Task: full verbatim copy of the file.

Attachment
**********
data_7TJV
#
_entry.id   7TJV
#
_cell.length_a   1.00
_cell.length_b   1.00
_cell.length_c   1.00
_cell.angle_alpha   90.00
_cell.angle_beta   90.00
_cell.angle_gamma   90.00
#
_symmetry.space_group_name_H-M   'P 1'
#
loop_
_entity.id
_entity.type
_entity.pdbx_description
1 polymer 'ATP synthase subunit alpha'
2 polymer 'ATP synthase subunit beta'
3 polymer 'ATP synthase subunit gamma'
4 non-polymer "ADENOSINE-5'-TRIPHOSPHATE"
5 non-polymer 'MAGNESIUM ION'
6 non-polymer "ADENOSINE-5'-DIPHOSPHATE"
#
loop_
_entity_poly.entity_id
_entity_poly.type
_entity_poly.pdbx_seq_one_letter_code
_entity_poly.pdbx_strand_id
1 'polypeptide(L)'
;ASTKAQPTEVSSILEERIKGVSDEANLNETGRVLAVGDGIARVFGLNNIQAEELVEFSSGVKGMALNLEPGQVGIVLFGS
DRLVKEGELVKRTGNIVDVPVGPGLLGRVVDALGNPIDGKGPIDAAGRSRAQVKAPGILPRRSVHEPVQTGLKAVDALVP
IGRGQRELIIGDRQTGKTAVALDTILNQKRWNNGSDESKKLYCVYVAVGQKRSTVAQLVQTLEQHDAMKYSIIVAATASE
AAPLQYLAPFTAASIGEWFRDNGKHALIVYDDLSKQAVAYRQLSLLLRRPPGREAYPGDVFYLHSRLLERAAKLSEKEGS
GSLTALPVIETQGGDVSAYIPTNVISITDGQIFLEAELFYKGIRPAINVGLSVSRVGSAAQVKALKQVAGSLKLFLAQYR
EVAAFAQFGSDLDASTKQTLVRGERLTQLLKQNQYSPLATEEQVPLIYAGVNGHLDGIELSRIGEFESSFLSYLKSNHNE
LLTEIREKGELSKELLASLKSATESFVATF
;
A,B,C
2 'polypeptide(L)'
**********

data_7TJV
#
_entry.id   7TJV
#
_cell.length_a   1.00
_cell.length_b   1.00
_cell.length_c   1.00
_cell.angle_alpha   90.00
_cell.angle_beta   90.00
_cell.angle_gamma   90.00
#
_symmetry.space_group_name_H-M   'P 1'
#
loop_
_entity.id
_entity.type
_entity.pdbx_description
1 polymer 'ATP synthase subunit alpha'
2 polymer 'ATP synthase subunit beta'
3 polymer 'ATP synthase subunit gamma'
4 non-polymer "ADENOSINE-5'-TRIPHOSPHATE"
5 non-polymer 'MAGNESIUM ION'
6 non-polymer "ADENOSINE-5'-DIPHOSPHATE"
#
loop_
_entity_poly.entity_id
_entity_poly.type
_entity_poly.pdbx_seq_one_letter_code
_entity_poly.pdbx_strand_id
1 'polypeptide(L)'
;ASTKAQPTEVSSILEERIKGVSDEANLNETGRVLAVGDGIARVFGLNNIQAEELVEFSSGVKGMALNLEPGQVGIVLFGS
DRLVKEGELVKRTGNIVDVPVGPGLLGRVVDALGNPIDGKGPIDAAGRSRAQVKAPGILPRRSVHEPVQTGLKAVDALVP
IGRGQRELIIGDRQTGKTAVALDTILNQKRWNNGSDESKKLYCVYVAVGQKRSTVAQLVQTLEQHDAMKYSIIVAATASE
AAPLQYLAPFTAASIGEWFRDNGKHALIVYDDLSKQAVAYRQLSLLLRRPPGREAYPGDVFYLHSRLLERAAKLSEKEGS
GSLTALPVIETQGGDVSAYIPTNVISITDGQIFLEAELFYKGIRPAINVGLSVSRVGSAAQVKALKQVAGSLKLFLAQYR
EVAAFAQFGSDLDASTKQTLVRGERLTQLLKQNQYSPLATEEQVPLIYAGVNGHLDGIELSRIGEFESSFLSYLKSNHNE
LLTEIREKGELSKELLASLKSATESFVATF
;
A,B,C
2 'polypeptide(L)'